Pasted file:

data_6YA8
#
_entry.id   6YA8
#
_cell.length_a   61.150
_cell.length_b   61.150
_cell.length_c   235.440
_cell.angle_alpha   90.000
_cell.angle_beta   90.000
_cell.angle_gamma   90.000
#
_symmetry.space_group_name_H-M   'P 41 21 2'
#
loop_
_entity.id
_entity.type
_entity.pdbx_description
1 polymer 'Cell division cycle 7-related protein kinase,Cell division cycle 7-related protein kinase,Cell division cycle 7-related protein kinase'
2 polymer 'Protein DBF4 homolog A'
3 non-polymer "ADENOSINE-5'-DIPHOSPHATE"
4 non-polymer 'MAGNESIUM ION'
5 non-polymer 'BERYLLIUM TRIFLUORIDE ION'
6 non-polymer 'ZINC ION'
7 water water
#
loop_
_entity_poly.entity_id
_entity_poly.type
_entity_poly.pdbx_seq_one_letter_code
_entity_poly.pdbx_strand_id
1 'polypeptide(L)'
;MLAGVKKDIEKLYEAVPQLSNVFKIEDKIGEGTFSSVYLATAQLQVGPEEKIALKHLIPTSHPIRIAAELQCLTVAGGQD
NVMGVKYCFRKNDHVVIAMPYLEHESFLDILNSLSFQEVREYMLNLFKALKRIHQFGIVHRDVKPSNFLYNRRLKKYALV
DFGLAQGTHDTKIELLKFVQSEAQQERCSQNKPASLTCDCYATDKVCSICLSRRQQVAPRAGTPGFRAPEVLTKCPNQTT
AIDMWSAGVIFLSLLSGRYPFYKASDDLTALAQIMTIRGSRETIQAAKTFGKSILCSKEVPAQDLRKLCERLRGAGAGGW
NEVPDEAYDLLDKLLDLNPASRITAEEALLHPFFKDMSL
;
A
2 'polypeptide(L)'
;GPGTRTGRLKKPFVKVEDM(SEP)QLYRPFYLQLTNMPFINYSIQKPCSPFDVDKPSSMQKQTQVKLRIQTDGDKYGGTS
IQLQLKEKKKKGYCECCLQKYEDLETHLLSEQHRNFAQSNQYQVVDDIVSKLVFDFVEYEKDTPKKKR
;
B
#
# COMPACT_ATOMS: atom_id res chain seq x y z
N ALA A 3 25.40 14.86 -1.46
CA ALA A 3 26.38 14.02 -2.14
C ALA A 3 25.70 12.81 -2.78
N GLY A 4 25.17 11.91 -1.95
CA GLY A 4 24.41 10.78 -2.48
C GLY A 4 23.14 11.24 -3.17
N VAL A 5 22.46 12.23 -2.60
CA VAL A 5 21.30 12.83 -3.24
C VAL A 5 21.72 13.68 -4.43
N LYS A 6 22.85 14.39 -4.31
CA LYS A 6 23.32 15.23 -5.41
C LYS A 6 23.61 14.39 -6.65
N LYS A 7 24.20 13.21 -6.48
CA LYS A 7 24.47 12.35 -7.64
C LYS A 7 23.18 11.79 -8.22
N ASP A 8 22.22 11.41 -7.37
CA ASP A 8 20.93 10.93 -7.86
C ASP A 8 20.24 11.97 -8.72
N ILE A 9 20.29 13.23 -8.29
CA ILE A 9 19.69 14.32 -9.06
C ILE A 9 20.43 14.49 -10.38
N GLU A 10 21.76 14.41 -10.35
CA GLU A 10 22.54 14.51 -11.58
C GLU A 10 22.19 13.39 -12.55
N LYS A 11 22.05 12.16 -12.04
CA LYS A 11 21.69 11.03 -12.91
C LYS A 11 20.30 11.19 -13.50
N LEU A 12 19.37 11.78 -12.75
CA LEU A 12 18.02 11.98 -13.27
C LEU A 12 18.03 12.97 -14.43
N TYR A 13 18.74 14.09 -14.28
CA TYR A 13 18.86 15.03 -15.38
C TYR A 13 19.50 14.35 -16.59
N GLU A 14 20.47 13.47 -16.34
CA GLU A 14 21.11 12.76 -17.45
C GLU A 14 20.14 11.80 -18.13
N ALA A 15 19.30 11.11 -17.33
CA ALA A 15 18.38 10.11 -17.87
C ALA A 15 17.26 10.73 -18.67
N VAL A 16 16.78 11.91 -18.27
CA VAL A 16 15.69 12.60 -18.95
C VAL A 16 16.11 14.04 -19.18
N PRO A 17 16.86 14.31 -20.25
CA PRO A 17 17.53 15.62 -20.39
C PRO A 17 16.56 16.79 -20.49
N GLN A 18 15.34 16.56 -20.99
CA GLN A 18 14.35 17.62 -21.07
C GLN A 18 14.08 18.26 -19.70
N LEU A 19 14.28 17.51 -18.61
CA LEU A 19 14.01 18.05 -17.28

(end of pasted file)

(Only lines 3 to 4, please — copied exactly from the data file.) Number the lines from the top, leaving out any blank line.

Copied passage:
_entry.id   6YA8
#